Today is a good day to code


Posted: December 31st, 1969 | Author: | Filed under: Uncategorized | No Comments »


Picture of IrvinThere is a lot going around about RFID tags. I've heard rumors that it will be in US passports coming up soon. Apparently Wal-Mart is really agressively pursuing this technology to tag all of their products from the factory to the garbage bin.

Some companies have been thinking about putting the tags in their employee's bodies. This may sound insane, but from the corporations' points of view, it makes a lot of sense. I would never, flat out, put a microchip into my body for any company…. Well, I'll revise that, the figure would have to be in the low 9 digits.

From a techie's point of view, the technology seems really cool, but I can understand why it shakes people up. First off it can really be used to figure out exactly who you are and where you've been by your prosessions. Most people carry and wear so much stuff that you could never get them all off. The potential for abuses of privacy seem too far out for anyone to contemplate, yet you know it almost definately has to happen.

How could anyone think otherwise. There is too much in the way of temptation for security agencies. But not only that. It really isn't the security agencies that I worry about. Its more in the way of companies. The government has so much oversight, bureaucracy, and tech-ignorance that it will be quite some time before the government is monitoring everything. The groups that have the most to benefit from with monitoring its people are corporations. They can tell how much time you spend in the john during the day and ask you questions about it if they want.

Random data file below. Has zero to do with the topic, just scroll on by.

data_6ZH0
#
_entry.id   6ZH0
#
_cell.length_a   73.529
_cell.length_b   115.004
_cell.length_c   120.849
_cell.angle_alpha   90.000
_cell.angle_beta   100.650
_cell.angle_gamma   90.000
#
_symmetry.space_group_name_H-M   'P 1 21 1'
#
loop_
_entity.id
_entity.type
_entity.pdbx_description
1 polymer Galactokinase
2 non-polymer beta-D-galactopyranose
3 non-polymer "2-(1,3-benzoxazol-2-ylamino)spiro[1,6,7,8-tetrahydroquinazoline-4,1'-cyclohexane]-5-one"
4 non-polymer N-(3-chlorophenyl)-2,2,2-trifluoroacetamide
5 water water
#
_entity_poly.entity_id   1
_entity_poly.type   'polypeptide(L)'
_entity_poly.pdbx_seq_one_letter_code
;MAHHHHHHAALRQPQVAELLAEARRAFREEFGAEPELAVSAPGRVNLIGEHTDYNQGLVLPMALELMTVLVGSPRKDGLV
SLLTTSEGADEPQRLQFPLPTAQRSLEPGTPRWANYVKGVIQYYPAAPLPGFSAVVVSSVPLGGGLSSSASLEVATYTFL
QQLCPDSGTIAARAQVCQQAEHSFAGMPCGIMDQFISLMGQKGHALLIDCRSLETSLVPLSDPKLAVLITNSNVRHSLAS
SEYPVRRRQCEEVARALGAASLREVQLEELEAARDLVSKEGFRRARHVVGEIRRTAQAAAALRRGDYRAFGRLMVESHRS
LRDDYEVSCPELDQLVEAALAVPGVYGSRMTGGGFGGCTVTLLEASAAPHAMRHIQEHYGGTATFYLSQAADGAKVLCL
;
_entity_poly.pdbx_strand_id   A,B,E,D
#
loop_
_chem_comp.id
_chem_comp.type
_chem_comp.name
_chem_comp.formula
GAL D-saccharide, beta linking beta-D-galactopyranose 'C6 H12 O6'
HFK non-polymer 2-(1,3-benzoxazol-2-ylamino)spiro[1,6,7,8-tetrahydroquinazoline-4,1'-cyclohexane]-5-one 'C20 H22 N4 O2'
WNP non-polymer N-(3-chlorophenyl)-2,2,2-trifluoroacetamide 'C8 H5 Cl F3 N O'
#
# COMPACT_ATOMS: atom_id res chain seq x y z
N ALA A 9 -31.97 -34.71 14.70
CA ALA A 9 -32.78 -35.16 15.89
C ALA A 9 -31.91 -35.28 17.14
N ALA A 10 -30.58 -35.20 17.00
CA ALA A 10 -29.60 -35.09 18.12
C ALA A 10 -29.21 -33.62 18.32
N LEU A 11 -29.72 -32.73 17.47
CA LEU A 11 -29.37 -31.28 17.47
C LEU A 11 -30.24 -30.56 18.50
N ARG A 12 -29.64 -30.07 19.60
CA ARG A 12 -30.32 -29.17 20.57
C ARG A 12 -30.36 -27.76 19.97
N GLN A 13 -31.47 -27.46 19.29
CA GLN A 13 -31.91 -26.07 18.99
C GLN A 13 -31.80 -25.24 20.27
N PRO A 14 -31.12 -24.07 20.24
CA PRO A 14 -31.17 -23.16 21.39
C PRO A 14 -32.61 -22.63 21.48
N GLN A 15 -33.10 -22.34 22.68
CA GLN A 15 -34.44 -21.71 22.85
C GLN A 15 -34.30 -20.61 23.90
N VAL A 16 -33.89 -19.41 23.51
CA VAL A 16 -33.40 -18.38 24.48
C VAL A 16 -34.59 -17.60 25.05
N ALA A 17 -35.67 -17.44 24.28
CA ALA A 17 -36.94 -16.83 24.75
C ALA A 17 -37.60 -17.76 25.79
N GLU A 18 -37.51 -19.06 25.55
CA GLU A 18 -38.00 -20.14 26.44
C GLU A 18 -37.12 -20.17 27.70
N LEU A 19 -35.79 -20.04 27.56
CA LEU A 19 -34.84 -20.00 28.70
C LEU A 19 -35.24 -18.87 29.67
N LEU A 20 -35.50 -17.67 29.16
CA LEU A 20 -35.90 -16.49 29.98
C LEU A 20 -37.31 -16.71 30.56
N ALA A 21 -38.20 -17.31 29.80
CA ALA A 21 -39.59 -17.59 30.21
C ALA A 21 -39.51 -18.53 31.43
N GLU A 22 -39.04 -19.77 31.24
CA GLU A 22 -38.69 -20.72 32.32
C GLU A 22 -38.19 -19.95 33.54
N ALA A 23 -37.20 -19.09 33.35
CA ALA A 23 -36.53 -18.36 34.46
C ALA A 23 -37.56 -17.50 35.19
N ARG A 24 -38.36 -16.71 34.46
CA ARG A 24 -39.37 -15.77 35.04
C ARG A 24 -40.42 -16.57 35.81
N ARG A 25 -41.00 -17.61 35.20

But let's get away from the fear stuff for a minute and think about the cool factor. If you had thousands of small chips on your body, you could get up to significant processing power. You could have networks in your body to regulate hormones, etc… to highten response times. The possibilities are endless. You could really read someone's mind at will. Communication across language barriers could be realized. Cybernetic systems could facilitate all sorts of cool new technology and medicine. The problem is keeping a definate line that separates man and machine. The other little problem is the issue of personal freedom in this country. I am of course being facetious. It is necessary that with these networks there is adequate security built in to stop snooping by the government, employers, and marketers.